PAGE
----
There are steps that you can take to memorialize your wishes and steps that you can take to keep as much of your estate out of the court as possible.
This is a document that sets forth instructions on what to do with your property. You can also set out how to provide for minor children by naming guardians (referred to as Standby Guardians in Missouri) and setting out instructions on how to handle money and property on behalf of the children.
This is a documents that sets out a financial arrangement that allows a third party known as a Trustee to hold and manage assets on behalf of a beneficiary or beneficiaries. There are any number of ways that trusts can be set out.
Power of Attorney:
A document that designates a person known as an Attorney in Fact to make decisions on your behalf when you become incapacitated. It can be for medical decisions, financial decisions, or, both. It is important to include a trigger or an event upon which the Power of Attorney will take effect. An example might be when two doctors agree that you are unable to make decisions. Otherwise, a power of attorney without a triggering event allows the Attorney in Fact to take over your life.
Health Care Directive:
A document that allows you to set forth your wishes should you become incapacitated and end of life decisions must be made.
A document that allows you to transfer real estate to a beneficiary upon the death of the final owner of the real property. We always recommend that a client also designate *Transfer on Death* on any titled vehicles and *Pay on Death* for any bank accounts and make sure all of your beneficiaries on any life insurance policies and investment and retirement accounts are designated and current.
Below are four (4) simple task you can perform to help make your family prepared for unfortunate eventualities:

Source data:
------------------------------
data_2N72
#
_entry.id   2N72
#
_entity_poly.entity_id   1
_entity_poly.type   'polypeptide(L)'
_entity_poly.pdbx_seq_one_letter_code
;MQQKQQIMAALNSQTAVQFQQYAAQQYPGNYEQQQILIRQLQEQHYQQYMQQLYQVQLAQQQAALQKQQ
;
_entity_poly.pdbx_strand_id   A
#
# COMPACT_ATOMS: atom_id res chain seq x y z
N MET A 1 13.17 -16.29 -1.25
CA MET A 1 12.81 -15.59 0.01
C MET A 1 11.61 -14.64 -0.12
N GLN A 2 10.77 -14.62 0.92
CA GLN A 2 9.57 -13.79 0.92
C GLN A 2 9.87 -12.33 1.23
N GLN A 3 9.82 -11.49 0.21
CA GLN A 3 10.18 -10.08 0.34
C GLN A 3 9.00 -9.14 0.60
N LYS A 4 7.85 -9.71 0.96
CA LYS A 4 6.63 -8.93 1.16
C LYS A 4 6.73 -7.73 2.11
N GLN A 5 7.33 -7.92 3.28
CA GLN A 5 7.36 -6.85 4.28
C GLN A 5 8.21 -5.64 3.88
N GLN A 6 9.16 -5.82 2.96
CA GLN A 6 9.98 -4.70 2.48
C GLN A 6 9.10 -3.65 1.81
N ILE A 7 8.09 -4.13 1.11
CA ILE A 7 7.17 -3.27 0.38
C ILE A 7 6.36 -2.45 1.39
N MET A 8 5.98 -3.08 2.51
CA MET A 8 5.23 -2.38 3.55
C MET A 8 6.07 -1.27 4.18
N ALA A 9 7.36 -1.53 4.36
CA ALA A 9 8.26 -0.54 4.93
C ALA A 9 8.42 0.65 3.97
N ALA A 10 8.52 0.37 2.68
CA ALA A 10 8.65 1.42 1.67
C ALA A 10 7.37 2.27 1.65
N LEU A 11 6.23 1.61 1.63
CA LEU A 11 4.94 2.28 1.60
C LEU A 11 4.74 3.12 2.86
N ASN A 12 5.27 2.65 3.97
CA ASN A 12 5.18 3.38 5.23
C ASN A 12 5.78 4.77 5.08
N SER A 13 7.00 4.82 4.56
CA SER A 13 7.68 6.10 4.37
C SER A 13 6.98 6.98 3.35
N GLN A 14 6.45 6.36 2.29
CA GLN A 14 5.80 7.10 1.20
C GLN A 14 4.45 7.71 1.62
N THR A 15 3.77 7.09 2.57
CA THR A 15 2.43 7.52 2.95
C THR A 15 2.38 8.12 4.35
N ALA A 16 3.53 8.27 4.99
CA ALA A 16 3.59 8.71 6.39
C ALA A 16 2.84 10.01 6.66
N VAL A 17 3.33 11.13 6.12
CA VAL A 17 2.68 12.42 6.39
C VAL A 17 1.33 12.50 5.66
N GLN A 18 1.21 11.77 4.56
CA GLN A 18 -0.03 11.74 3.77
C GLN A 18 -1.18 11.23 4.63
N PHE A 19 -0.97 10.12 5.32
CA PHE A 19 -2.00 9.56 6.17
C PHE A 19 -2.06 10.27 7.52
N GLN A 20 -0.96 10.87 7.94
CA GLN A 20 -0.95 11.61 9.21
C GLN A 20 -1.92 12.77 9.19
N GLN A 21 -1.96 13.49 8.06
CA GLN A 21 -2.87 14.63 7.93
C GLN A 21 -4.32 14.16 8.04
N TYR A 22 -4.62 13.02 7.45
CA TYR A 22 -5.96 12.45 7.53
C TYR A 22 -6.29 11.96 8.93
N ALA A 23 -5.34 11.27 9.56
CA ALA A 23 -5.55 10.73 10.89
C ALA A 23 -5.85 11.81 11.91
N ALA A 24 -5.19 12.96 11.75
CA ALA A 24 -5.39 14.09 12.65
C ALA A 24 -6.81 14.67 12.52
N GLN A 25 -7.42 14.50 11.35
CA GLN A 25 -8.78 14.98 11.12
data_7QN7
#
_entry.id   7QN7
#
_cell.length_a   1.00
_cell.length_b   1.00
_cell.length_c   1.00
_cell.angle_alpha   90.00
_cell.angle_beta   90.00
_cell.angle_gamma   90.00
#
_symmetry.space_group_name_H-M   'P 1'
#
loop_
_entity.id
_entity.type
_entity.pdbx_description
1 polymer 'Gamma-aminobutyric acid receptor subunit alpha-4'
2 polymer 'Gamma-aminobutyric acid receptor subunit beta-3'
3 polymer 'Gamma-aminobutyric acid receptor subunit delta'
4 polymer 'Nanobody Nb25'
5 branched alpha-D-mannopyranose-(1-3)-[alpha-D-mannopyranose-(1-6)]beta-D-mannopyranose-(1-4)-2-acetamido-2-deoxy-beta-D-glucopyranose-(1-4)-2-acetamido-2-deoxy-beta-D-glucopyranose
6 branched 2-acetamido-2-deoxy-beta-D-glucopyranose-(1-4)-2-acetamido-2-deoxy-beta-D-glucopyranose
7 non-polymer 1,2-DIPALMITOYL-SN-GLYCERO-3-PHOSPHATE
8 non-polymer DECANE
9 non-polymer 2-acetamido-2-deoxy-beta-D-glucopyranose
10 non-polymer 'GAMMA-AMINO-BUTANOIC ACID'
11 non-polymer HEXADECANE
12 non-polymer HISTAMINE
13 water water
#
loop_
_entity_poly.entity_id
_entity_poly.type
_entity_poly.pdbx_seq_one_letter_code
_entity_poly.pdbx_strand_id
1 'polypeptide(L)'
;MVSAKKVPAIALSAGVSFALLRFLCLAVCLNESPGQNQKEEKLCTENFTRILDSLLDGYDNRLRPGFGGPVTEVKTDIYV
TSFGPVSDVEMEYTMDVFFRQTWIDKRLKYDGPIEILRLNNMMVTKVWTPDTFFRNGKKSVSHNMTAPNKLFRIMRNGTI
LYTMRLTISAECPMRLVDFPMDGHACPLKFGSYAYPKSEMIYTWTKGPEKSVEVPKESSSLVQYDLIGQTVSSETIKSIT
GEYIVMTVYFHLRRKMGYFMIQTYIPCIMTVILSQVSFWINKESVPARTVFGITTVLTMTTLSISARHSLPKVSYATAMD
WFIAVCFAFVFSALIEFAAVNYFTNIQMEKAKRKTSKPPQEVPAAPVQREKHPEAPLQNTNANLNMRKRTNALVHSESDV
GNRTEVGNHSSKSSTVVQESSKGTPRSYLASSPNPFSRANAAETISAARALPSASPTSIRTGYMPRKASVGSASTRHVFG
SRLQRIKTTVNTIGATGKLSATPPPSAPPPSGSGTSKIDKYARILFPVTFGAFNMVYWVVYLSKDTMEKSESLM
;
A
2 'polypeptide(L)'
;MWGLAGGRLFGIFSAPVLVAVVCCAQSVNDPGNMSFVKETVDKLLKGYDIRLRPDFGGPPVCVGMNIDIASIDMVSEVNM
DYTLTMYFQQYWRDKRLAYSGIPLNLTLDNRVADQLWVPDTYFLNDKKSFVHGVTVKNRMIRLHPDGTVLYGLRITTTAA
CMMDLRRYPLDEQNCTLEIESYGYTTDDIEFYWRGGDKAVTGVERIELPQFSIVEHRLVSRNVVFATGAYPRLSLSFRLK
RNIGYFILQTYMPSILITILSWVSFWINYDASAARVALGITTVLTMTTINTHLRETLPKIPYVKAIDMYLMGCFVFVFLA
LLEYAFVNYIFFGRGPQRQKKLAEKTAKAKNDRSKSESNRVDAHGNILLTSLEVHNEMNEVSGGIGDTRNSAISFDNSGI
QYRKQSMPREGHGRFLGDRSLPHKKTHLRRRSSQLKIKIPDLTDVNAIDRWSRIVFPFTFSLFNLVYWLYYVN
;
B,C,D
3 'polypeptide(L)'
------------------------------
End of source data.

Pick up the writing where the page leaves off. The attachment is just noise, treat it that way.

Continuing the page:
1) Go to DMV and make sure that all of your titled items, such as cars, trucks, 4 wheelers, trailers, boats and recreational vehicles/trailers are Transfer on Death to whomever you like.
2) Make sure your bank accounts are Pay on Death to whomever you would like. (I never recommend having anyone other than your spouse on your checking account. It's just dangerous.)
3) Make sure you have designated (up to date) a beneficiary and a contingent beneficiary on all life insurance, 401K (and other retirement or pension plans), investment accounts and any other account you can make such designations.
4) If you own real property, I suggest a Beneficiary deed. The beneficiary deed leaves you in complete control of your real property until death. Then, on death, it automatically transfers to whomever is listed in the deed. Up until death you can sell it, mortgage it, or give is to someone else.
I recommend that you speak to a tax professional about whether your estate will have tax consequences upon death. The level changes, so knowing the current levels is always important.
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